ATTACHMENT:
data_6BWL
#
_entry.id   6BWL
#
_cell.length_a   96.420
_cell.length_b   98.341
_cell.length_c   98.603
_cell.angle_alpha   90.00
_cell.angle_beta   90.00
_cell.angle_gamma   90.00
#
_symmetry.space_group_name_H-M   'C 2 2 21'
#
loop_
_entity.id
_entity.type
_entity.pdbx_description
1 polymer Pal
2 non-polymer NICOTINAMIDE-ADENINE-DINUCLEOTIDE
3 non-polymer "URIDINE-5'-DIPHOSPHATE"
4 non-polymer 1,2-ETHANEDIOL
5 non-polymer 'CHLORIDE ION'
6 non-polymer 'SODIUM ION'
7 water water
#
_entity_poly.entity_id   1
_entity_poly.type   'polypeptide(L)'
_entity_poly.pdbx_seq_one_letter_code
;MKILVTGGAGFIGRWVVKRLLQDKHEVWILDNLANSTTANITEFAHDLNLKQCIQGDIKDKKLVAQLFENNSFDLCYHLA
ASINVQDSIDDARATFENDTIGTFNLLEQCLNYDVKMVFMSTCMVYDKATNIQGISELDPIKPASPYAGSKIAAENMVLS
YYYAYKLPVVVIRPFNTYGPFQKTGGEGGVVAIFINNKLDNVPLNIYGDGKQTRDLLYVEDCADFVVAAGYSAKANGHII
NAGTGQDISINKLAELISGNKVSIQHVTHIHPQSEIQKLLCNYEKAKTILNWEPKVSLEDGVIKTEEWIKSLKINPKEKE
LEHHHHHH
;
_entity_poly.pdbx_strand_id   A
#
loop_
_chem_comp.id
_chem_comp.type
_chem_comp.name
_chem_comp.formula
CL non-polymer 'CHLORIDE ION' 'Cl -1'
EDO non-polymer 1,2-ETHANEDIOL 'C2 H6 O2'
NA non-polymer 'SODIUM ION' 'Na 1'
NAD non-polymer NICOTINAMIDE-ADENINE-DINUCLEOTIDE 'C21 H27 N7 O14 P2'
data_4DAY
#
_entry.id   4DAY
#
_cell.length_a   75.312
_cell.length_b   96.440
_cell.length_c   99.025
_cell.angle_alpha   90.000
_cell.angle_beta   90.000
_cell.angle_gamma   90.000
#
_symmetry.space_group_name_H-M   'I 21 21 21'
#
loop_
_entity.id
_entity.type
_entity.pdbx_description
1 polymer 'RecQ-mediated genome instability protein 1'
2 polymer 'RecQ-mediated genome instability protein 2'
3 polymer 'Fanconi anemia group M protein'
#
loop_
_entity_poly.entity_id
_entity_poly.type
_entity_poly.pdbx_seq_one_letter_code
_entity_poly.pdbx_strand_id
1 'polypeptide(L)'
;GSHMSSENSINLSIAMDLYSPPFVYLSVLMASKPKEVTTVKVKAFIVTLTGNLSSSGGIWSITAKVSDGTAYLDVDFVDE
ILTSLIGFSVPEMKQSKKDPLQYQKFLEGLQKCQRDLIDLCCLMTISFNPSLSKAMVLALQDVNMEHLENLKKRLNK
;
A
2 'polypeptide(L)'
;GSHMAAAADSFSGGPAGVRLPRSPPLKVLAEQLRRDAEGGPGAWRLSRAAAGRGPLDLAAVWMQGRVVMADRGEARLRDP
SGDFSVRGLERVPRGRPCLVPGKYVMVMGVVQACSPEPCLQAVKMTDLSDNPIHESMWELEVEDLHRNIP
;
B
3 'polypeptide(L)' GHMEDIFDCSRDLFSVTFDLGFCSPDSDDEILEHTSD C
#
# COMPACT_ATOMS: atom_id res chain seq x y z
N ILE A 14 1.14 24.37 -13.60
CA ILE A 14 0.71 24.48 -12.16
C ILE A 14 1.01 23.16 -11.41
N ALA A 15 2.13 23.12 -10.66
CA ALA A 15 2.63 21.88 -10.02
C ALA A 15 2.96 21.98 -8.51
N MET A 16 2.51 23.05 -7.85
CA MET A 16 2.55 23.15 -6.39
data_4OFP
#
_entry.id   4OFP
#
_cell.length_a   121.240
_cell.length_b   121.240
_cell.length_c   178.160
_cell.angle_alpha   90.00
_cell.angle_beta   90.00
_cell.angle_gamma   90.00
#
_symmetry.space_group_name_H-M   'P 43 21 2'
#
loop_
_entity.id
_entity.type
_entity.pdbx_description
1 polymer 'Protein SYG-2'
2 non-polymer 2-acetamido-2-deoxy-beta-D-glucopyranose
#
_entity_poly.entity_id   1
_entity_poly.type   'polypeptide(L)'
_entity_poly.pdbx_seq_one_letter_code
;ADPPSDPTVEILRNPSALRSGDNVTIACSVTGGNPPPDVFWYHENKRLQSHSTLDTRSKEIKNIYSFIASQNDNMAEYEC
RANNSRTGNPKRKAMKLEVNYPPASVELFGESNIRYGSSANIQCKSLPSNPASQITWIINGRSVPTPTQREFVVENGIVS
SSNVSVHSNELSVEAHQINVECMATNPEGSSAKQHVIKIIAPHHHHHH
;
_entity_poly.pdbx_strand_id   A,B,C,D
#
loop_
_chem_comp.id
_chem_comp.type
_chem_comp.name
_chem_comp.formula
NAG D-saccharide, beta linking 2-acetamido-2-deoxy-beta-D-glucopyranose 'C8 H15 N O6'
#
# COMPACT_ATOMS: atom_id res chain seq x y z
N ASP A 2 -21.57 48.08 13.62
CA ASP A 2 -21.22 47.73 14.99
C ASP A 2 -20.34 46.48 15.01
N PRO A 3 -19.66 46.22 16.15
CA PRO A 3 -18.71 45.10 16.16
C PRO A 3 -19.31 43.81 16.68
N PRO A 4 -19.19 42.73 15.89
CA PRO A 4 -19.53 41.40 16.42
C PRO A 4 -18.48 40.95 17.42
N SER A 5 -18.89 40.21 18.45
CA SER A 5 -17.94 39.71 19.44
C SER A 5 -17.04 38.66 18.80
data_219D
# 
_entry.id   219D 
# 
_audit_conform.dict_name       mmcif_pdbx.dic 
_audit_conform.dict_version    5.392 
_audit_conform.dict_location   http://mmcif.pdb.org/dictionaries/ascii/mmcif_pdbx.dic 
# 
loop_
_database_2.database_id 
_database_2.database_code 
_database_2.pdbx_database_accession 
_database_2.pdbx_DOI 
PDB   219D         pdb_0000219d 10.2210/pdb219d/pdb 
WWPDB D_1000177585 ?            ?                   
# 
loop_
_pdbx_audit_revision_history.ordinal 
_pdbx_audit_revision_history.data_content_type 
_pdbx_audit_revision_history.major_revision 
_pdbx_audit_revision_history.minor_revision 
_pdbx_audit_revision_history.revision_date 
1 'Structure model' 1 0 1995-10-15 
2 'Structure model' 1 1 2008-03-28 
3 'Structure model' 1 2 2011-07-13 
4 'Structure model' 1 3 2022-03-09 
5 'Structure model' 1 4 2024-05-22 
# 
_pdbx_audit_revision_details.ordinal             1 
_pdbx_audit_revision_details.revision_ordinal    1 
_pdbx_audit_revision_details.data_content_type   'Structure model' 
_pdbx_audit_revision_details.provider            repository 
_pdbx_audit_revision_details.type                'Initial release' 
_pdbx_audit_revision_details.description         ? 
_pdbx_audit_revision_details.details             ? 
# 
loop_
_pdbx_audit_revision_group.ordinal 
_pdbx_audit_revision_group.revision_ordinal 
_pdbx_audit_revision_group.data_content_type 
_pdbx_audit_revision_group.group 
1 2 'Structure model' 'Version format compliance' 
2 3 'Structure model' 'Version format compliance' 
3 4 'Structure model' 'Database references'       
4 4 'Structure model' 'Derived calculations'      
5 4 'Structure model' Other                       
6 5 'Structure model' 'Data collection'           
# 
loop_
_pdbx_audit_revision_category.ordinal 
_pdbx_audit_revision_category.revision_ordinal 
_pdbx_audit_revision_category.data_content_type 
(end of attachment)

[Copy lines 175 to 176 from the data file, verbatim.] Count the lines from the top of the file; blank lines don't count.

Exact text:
_pdbx_audit_revision_details.description         ? 
_pdbx_audit_revision_details.details             ? 